Pleasing as Punch
The new exhibition at Scotland Street School Museum of Education in Glasgow, "A Penny for a Dream", is so full of colour and form that a visit is like walking into a kaleidoscope.
It's a gorgeous exhibition, bursting at the seams with historic puppet-show material, including shadow, glove and paper puppets, dozens of toy theatres, printed play-bills, etchings and engravings and much, much more - all drawn from the collection of John Blundall, the new artistic director of the Scottish Mask and Puppet Centre.
The title of the show refers to an essay by Robert Louis Stevenson, whose youthful imagination was fired by the cut-out toy theatre sheets he bought every week (only a penny each if you coloured them in yourself) from a shop at the top of Leith Walk in Edinburgh.
There are dozens of toy theatres on display at Scotland Street, with examples from Britain, France and Germany. Some are in flat, plain printed form; others are cut out and coloured in. There are big, elaborate ones and tiny, exquisite ones. One has little magnetised figures; another is in pop-up form. There is also a selection of toy theatre plays on display, including adaptations of Uncle Tom's Cabin and Robin Hood.
Puppets of one kind or another have been with us for at least 2,000 years. The first records are of shadow puppetry in China and India. In Georgia in the Caucasus, shadow puppetry has become a complex art form, in which a whole team of artistes does a show with many pairs of hands.
In 19th century Britain, many families eked out a living travelling the country giving open-air Punch and Judy shows from portable puppet booths. In those days, Punch and Judy meant a disciplined presentation with a tight script and a cast of at least 12 characters rather than the two or three puppets knocking lumps out of each other - verbally and physically - that it eventually became.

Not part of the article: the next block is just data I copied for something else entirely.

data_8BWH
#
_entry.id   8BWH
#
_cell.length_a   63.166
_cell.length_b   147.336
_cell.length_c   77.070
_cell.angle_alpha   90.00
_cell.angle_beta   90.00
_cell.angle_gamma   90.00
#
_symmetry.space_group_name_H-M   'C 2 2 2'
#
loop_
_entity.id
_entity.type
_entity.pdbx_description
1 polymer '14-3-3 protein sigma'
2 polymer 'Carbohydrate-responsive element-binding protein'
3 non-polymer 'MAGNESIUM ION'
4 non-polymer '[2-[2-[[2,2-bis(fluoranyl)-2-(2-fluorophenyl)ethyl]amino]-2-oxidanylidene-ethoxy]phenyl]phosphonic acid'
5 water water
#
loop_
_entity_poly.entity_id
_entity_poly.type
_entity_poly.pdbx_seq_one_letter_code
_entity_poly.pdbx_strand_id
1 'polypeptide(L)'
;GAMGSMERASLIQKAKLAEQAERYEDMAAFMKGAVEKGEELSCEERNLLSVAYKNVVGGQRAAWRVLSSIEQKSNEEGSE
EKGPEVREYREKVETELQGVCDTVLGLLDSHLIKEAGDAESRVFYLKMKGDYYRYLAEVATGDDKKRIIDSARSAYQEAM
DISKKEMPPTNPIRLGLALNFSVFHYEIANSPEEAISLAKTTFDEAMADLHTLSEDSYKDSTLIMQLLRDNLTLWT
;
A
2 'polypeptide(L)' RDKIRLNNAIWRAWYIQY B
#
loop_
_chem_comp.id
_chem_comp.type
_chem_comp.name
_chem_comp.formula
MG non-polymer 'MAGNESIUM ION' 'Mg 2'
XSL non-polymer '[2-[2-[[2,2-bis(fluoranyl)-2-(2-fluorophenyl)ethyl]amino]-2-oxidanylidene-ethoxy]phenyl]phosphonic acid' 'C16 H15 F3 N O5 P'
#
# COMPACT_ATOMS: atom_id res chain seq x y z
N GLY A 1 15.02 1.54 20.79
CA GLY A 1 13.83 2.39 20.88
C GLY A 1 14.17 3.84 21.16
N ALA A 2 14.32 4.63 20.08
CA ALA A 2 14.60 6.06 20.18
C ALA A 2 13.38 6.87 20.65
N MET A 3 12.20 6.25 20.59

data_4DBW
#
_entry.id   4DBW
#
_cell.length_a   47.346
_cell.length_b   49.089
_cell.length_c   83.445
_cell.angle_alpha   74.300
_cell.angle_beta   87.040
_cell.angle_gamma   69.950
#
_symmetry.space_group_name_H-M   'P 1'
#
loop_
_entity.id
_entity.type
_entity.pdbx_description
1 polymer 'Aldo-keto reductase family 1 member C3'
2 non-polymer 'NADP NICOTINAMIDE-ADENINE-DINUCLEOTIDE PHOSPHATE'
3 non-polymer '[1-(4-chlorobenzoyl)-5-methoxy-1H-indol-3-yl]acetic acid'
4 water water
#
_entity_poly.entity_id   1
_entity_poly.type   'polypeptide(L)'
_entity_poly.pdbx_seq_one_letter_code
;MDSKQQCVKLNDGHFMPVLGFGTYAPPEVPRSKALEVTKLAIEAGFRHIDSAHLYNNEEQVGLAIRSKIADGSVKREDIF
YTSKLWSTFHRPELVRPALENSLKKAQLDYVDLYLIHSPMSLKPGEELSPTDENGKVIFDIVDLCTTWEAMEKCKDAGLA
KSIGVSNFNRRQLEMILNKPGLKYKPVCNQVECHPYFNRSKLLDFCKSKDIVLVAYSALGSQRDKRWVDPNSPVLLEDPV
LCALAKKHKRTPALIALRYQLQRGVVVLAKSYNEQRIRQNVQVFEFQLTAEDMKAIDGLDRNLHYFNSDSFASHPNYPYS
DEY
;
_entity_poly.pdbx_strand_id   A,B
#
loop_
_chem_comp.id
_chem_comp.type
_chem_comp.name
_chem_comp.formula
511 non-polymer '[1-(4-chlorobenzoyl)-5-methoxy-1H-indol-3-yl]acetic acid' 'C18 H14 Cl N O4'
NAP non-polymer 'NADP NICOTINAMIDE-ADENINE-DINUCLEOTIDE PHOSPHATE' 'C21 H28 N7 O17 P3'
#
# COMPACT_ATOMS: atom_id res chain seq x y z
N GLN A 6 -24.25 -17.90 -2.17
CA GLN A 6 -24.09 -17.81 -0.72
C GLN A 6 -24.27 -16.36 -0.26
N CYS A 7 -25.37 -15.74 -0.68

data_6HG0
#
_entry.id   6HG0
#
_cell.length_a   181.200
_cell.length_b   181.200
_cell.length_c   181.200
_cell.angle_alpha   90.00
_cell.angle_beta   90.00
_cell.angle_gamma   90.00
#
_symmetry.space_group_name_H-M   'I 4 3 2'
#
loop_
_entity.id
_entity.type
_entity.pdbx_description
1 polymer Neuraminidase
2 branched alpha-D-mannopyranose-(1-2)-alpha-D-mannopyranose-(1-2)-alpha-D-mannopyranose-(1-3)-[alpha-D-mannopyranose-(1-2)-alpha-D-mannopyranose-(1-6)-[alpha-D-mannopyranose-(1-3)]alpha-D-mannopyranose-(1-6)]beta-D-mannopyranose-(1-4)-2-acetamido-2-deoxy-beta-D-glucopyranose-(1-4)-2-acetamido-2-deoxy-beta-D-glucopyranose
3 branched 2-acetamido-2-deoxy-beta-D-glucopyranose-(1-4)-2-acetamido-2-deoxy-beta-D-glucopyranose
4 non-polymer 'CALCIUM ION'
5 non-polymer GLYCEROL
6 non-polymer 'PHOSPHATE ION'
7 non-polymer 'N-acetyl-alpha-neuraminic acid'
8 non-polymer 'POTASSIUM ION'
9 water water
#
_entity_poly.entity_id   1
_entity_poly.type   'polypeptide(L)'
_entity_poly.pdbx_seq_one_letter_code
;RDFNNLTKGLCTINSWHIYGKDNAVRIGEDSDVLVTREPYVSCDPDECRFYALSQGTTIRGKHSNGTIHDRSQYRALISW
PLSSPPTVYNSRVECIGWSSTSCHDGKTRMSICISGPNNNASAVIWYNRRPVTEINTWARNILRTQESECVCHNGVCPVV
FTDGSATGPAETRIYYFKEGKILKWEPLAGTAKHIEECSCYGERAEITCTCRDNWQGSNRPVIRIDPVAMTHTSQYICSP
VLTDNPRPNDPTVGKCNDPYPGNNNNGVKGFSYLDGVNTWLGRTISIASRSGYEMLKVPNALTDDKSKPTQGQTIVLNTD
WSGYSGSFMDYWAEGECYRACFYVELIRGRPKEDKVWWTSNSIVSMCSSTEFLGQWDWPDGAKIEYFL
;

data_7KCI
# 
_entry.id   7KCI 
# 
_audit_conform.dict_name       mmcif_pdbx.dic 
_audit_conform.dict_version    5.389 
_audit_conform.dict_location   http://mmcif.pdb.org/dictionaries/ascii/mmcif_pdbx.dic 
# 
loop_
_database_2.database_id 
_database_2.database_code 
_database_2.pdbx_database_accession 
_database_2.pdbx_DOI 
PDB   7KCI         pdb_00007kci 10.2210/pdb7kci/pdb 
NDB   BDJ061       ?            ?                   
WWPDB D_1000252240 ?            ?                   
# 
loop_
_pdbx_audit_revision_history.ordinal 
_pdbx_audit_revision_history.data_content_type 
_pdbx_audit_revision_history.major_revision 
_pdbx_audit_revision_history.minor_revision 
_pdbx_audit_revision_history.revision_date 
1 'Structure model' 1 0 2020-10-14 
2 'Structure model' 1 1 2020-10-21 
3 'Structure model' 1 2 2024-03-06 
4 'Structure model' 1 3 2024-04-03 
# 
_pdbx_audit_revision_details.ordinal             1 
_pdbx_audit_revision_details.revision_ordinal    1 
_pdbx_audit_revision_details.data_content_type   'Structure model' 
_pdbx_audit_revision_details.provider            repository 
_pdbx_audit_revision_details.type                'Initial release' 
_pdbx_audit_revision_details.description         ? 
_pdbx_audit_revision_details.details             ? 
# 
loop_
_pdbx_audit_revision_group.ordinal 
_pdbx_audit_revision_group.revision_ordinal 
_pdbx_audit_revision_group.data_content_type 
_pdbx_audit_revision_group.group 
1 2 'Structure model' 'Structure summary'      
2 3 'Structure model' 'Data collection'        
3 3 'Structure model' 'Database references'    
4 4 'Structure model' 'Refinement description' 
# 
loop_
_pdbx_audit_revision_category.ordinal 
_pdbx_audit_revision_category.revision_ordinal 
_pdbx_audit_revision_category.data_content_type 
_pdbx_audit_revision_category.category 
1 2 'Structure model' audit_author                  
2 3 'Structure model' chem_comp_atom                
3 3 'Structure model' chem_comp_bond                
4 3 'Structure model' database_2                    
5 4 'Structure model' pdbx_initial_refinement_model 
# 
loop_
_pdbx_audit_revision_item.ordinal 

There is a range of Punch and Judy figures on display at Scotland Street (including a homely little group made from scraps of material with penned-on faces). Other exhibits are less familiar: jumping jacks, articulated paper puppets, black shadow characters and crudely-made puppets from France that were used to attract people to a travelling tooth-pulling booth.
Artists showed a great fascination for puppets and miniature theatre, and the Scotland Street exhibition features dozens of beautifully detailed etchings and lithographs. One of the earliest is a Hogarth print depicting the full range of public diversions available at the time, from wire walkers to peep shows. There are also pictures of travelling musicians with clever "plank" puppets - set on the ground on a plank of wood - which moved when tapped with a shoe in time to the music, mini-theatres which could be quickly set up on a folding table, and a baby being entertained at home with a humble rag puppet.
However, despite its beauty and subject matter, this exhibition is disappointing for children, with no "hands-on" material and no evocative sound-effects. Once the initial oohs and aahs have died down, young children especially may grow bored as the adults pause time and again to read all the printed information and pore over minute details.
Compensation may be found in the school workshops for Primary 5 to Secondary 2, which run throughout November and December, on Tuesday and Wednesday mornings and afternoons. Pupils from schools in the former Strathclyde area can have a go at making toy and shadow theatres, jumping jacks, tinsel pictures or Christmas cribs. The cost is Pounds 1 a head, bookable on 0141 287 2747.
A feast for the eyes, excellent on social history and, of course, the history of children's entertainment before television, "A Penny for a Dream" runs at Scotland Street until January 5.
For further information about Saturday workshops in December, telephone the museum on 0141 429 1202. A new, permanent exhibition, "The Magic World of Puppets", has opened this week at the Scottish Mask and Puppet Centre (8-10 Balcarres Avenue, Glasgow G12 0QF, tel: 0141 339 6185) which is running a new HND course in puppet theatre arts.